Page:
Selective Serotonin Reuptake Inhibitors in Autism: A Review of Efficacy and Tolerability.
J Clin Psychiatry 2006;67(3):407-414
© Copyright 2017 Physicians Postgraduate Press, Inc.
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Background: Awareness of the impact and
prevalence of autism spectrum disorders has
significantly increased in recent years. Given the dearth of
reliable interventions, there is great interest in
demonstrating efficacy of the various treatment options. A
growing body of evidence links autism spectrum disorders
to abnormalities in serotonin function, and the
selective serotonin reuptake inhibitors (SSRIs) have been
utilized to target various symptoms of the
disorders. This article reviews the available data on the
efficacy and tolerability of SSRIs in individuals with
autism spectrum disorders. Objectives for future research
in this area will also be suggested.
Data Sources and Study
Selection: The entire PubMed database including MEDLINE
(1966-July 2005) was searched for English-language
biomedical articles. Search terms included
autism, autism spectrum disorder,
paroxetine, pervasive developmental
disorder, selective serotonin reuptake
inhibitors, and sertraline. All clinical trials evaluating
treatment outcomes associated with the use of SSRIs in
managing symptoms of autism that were identified in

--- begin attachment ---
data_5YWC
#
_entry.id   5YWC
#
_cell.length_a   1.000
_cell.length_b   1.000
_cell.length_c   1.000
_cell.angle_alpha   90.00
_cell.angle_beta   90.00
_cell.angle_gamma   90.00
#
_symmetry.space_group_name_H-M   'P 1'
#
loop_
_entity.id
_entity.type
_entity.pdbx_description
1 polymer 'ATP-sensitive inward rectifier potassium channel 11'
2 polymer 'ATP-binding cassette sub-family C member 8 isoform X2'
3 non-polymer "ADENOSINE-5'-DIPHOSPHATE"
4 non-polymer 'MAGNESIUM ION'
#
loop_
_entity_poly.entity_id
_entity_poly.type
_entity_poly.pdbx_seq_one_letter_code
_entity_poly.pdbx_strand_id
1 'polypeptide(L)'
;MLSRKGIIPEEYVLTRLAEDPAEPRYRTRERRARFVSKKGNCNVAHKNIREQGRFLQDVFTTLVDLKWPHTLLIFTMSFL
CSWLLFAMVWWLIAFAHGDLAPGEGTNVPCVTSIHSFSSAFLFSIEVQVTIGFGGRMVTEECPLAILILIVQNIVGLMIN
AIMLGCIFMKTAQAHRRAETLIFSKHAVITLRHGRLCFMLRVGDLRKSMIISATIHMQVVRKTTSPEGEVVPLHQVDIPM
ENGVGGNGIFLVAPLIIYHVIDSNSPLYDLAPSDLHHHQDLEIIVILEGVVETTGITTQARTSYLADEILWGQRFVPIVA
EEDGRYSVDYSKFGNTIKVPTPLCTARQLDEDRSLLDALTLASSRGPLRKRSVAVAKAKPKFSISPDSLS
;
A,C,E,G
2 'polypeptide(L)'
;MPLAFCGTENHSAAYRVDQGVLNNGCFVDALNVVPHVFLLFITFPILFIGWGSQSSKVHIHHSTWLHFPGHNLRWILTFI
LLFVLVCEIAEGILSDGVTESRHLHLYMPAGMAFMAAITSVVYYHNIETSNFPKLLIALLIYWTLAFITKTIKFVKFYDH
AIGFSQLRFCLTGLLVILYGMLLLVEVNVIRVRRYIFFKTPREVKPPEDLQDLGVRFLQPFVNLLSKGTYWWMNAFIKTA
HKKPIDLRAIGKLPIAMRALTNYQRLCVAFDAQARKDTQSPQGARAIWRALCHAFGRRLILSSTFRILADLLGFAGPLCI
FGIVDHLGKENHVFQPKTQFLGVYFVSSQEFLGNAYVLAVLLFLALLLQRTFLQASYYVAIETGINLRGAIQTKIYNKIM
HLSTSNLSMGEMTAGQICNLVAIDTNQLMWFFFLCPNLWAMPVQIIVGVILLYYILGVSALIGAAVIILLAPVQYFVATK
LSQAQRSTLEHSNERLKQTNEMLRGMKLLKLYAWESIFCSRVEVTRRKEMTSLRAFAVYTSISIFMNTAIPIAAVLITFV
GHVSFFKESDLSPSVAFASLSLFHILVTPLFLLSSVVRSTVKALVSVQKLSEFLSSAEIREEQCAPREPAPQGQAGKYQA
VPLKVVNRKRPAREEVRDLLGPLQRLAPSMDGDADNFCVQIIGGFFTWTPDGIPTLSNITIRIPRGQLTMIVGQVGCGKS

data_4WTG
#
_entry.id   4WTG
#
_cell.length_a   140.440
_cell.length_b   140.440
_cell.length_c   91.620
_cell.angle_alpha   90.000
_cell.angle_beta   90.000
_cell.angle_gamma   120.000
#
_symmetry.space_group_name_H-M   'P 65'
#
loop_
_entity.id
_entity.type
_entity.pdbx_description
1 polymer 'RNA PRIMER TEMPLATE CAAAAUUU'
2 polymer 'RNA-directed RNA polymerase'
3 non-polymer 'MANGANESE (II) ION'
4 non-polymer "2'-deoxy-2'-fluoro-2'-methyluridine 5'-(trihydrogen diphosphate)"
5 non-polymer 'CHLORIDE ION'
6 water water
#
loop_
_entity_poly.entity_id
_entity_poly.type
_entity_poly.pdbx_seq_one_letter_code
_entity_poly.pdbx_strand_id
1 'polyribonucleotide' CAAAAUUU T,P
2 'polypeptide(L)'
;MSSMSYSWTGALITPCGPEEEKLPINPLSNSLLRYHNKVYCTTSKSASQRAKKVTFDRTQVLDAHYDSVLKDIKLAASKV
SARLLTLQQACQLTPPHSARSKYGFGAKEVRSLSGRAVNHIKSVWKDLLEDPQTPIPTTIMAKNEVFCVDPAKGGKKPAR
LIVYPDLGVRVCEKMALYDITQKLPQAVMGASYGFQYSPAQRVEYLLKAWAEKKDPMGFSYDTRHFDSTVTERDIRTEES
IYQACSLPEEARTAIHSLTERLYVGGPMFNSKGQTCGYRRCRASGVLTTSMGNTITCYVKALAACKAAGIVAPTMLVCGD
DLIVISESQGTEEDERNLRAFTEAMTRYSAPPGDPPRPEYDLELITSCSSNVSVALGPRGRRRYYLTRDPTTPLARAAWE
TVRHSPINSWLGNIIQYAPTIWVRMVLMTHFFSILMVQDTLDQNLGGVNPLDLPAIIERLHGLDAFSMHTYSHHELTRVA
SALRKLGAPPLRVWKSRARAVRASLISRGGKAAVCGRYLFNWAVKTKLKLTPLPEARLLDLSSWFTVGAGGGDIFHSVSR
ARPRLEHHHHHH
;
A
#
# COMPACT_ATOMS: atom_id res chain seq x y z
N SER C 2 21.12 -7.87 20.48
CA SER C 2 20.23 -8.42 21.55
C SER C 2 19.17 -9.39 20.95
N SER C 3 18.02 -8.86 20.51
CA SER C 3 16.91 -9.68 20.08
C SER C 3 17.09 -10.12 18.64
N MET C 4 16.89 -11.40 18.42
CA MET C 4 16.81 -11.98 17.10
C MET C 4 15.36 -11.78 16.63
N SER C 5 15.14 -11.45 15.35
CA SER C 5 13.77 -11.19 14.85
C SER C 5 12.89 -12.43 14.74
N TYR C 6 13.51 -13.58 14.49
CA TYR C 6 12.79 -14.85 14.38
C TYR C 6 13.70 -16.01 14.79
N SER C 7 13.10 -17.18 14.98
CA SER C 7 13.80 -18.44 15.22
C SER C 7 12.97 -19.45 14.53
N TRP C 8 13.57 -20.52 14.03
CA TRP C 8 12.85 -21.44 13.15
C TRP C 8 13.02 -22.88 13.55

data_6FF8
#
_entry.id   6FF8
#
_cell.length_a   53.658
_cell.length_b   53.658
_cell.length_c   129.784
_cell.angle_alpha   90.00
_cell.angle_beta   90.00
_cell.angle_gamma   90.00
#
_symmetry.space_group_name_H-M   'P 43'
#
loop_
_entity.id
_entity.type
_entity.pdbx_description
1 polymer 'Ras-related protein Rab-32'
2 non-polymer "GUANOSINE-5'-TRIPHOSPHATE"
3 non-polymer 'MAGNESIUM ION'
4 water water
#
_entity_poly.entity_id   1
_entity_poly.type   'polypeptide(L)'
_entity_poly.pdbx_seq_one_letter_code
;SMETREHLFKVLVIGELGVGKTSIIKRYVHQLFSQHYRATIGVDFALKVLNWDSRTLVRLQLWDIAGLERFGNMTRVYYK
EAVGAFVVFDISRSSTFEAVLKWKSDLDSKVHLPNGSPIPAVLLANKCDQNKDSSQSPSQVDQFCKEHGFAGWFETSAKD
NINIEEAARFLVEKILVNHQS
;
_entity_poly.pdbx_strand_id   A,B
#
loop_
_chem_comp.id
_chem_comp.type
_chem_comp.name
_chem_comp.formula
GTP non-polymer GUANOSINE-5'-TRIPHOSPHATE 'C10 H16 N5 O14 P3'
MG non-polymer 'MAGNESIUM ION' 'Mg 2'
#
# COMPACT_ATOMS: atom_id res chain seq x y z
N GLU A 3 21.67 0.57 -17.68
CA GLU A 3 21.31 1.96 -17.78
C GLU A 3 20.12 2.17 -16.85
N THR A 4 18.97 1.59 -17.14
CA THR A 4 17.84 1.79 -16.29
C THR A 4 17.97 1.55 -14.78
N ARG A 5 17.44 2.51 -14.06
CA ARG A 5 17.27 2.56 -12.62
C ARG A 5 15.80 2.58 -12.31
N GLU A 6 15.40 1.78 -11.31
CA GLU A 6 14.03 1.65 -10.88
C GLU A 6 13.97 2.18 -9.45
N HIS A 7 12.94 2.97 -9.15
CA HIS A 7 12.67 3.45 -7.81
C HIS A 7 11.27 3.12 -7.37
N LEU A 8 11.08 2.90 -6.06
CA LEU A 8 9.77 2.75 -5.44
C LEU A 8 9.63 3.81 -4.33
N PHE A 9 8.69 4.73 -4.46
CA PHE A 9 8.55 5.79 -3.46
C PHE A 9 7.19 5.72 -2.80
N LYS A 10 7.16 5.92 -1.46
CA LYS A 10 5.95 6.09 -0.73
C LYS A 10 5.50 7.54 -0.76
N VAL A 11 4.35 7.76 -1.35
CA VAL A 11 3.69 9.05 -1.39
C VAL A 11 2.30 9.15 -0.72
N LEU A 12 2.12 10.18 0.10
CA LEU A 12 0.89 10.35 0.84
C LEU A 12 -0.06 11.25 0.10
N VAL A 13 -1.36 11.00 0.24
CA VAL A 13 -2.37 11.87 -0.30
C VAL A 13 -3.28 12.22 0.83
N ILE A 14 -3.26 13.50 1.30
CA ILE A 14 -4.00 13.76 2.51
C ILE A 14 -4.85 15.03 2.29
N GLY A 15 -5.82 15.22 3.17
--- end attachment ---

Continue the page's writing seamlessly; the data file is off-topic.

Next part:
the search were reviewed. All randomized
controlled trials and open-label trials were included in this
review. Case reports and case series were excluded.
Data Synthesis: We identified 3 randomized
controlled trials and 10 open-label trials or
retrospective chart reviews on the use of SSRIs in autism and
autism spectrum disorders. The SSRIs that have
been studied in autism spectrum disorders are
citalopram, escitalopram, fluoxetine, fluvoxamine, and
sertraline. Most studies demonstrate significant improvement
in global functioning and in symptoms associated
with anxiety and repetitive behaviors. While side
effects were generally considered to be mild, increased
activation and agitation occurred in some subjects.
Conclusions: Although SSRIs may
demonstrate therapeutic benefit in autism spectrum
disorders, methodological weaknesses of many of the
clinical trials suggest the need for additional
randomized controlled trials. Furthermore, given the
increased awareness of the dangers associated with
SSRI-induced activation and agitation, the presence of
these side effects in the autistic population warrants
closer attention to dosage, titration, and subject